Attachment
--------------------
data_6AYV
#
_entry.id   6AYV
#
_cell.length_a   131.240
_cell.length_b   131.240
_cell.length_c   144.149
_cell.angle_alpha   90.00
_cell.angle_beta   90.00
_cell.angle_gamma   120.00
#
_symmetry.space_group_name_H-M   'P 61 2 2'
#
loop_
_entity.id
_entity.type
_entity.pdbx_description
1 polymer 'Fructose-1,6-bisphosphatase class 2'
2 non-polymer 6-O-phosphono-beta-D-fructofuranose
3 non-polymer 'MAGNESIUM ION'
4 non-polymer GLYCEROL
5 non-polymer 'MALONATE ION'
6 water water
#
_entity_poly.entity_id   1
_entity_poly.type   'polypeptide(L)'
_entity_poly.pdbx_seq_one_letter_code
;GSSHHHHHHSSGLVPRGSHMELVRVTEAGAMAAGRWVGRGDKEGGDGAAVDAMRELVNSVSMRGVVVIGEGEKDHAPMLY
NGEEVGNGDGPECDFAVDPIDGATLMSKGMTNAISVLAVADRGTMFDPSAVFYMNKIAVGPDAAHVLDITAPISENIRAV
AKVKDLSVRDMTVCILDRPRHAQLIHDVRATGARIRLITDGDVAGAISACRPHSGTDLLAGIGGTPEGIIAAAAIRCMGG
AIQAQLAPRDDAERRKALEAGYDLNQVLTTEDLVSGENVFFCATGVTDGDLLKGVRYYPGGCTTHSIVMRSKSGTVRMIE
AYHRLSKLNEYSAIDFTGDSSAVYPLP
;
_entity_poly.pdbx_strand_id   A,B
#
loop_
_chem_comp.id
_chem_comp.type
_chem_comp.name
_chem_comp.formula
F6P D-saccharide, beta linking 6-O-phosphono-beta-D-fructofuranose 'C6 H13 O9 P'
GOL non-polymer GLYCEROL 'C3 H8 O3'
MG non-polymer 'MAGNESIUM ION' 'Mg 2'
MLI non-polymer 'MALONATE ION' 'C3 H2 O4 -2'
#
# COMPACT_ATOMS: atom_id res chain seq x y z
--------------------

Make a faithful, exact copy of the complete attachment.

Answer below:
data_6AYV
#
_entry.id   6AYV
#
_cell.length_a   131.240
_cell.length_b   131.240
_cell.length_c   144.149
_cell.angle_alpha   90.00
_cell.angle_beta   90.00
_cell.angle_gamma   120.00
#
_symmetry.space_group_name_H-M   'P 61 2 2'
#
loop_
_entity.id
_entity.type
_entity.pdbx_description
1 polymer 'Fructose-1,6-bisphosphatase class 2'
2 non-polymer 6-O-phosphono-beta-D-fructofuranose
3 non-polymer 'MAGNESIUM ION'
4 non-polymer GLYCEROL
5 non-polymer 'MALONATE ION'
6 water water
#
_entity_poly.entity_id   1
_entity_poly.type   'polypeptide(L)'
_entity_poly.pdbx_seq_one_letter_code
;GSSHHHHHHSSGLVPRGSHMELVRVTEAGAMAAGRWVGRGDKEGGDGAAVDAMRELVNSVSMRGVVVIGEGEKDHAPMLY
NGEEVGNGDGPECDFAVDPIDGATLMSKGMTNAISVLAVADRGTMFDPSAVFYMNKIAVGPDAAHVLDITAPISENIRAV
AKVKDLSVRDMTVCILDRPRHAQLIHDVRATGARIRLITDGDVAGAISACRPHSGTDLLAGIGGTPEGIIAAAAIRCMGG
AIQAQLAPRDDAERRKALEAGYDLNQVLTTEDLVSGENVFFCATGVTDGDLLKGVRYYPGGCTTHSIVMRSKSGTVRMIE
AYHRLSKLNEYSAIDFTGDSSAVYPLP
;
_entity_poly.pdbx_strand_id   A,B
#
loop_
_chem_comp.id
_chem_comp.type
_chem_comp.name
_chem_comp.formula
F6P D-saccharide, beta linking 6-O-phosphono-beta-D-fructofuranose 'C6 H13 O9 P'
GOL non-polymer GLYCEROL 'C3 H8 O3'
MG non-polymer 'MAGNESIUM ION' 'Mg 2'
MLI non-polymer 'MALONATE ION' 'C3 H2 O4 -2'
#
# COMPACT_ATOMS: atom_id res chain seq x y z